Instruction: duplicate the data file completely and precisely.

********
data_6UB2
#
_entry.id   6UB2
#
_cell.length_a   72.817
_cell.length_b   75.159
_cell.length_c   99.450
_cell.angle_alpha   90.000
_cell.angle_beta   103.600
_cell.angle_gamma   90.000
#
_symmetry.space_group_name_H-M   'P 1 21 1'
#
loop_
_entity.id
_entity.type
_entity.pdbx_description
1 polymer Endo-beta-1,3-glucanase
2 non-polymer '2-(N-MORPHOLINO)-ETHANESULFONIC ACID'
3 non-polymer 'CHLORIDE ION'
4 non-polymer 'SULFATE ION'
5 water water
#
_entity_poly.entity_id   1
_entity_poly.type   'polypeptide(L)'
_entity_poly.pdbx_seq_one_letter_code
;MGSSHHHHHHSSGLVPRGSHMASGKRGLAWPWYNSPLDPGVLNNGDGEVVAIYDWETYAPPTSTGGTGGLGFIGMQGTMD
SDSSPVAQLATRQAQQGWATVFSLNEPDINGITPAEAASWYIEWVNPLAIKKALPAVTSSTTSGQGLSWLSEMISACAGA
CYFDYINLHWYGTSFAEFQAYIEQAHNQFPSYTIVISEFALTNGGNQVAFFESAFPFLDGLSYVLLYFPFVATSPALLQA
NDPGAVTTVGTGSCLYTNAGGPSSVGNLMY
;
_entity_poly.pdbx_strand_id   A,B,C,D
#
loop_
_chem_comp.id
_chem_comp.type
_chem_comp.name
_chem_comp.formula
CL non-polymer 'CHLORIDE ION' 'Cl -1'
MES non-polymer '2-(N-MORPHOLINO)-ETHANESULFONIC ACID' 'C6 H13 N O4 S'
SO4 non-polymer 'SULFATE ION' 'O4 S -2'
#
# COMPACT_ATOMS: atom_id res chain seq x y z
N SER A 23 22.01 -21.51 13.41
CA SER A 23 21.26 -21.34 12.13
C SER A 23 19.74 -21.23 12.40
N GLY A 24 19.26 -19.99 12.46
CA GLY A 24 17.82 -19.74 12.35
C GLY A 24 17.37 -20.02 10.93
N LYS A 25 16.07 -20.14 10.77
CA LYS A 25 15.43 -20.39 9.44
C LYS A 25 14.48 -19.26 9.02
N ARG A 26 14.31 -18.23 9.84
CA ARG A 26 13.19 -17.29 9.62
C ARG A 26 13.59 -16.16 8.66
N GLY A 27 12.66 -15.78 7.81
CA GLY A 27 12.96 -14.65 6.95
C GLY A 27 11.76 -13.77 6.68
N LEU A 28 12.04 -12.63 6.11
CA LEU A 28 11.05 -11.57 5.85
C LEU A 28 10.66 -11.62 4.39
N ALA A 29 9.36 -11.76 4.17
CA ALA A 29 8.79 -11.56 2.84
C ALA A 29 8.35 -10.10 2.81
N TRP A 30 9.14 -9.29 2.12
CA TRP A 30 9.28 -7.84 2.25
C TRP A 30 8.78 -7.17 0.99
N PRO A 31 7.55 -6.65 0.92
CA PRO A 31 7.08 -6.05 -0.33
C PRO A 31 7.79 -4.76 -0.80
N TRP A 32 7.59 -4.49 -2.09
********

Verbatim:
data_6UB2
#
_entry.id   6UB2
#
_cell.length_a   72.817
_cell.length_b   75.159
_cell.length_c   99.450
_cell.angle_alpha   90.000
_cell.angle_beta   103.600
_cell.angle_gamma   90.000
#
_symmetry.space_group_name_H-M   'P 1 21 1'
#
loop_
_entity.id
_entity.type
_entity.pdbx_description
1 polymer Endo-beta-1,3-glucanase
2 non-polymer '2-(N-MORPHOLINO)-ETHANESULFONIC ACID'
3 non-polymer 'CHLORIDE ION'
4 non-polymer 'SULFATE ION'
5 water water
#
_entity_poly.entity_id   1
_entity_poly.type   'polypeptide(L)'
_entity_poly.pdbx_seq_one_letter_code
;MGSSHHHHHHSSGLVPRGSHMASGKRGLAWPWYNSPLDPGVLNNGDGEVVAIYDWETYAPPTSTGGTGGLGFIGMQGTMD
SDSSPVAQLATRQAQQGWATVFSLNEPDINGITPAEAASWYIEWVNPLAIKKALPAVTSSTTSGQGLSWLSEMISACAGA
CYFDYINLHWYGTSFAEFQAYIEQAHNQFPSYTIVISEFALTNGGNQVAFFESAFPFLDGLSYVLLYFPFVATSPALLQA
NDPGAVTTVGTGSCLYTNAGGPSSVGNLMY
;
_entity_poly.pdbx_strand_id   A,B,C,D
#
loop_
_chem_comp.id
_chem_comp.type
_chem_comp.name
_chem_comp.formula
CL non-polymer 'CHLORIDE ION' 'Cl -1'
MES non-polymer '2-(N-MORPHOLINO)-ETHANESULFONIC ACID' 'C6 H13 N O4 S'
SO4 non-polymer 'SULFATE ION' 'O4 S -2'
#
# COMPACT_ATOMS: atom_id res chain seq x y z
N SER A 23 22.01 -21.51 13.41
CA SER A 23 21.26 -21.34 12.13
C SER A 23 19.74 -21.23 12.40
N GLY A 24 19.26 -19.99 12.46
CA GLY A 24 17.82 -19.74 12.35
C GLY A 24 17.37 -20.02 10.93
N LYS A 25 16.07 -20.14 10.77
CA LYS A 25 15.43 -20.39 9.44
C LYS A 25 14.48 -19.26 9.02
N ARG A 26 14.31 -18.23 9.84
CA ARG A 26 13.19 -17.29 9.62
C ARG A 26 13.59 -16.16 8.66
N GLY A 27 12.66 -15.78 7.81
CA GLY A 27 12.96 -14.65 6.95
C GLY A 27 11.76 -13.77 6.68
N LEU A 28 12.04 -12.63 6.11
CA LEU A 28 11.05 -11.57 5.85
C LEU A 28 10.66 -11.62 4.39
N ALA A 29 9.36 -11.76 4.17
CA ALA A 29 8.79 -11.56 2.84
C ALA A 29 8.35 -10.10 2.81
N TRP A 30 9.14 -9.29 2.12
CA TRP A 30 9.28 -7.84 2.25
C TRP A 30 8.78 -7.17 0.99
N PRO A 31 7.55 -6.65 0.92
CA PRO A 31 7.08 -6.05 -0.33
C PRO A 31 7.79 -4.76 -0.80
N TRP A 32 7.59 -4.49 -2.09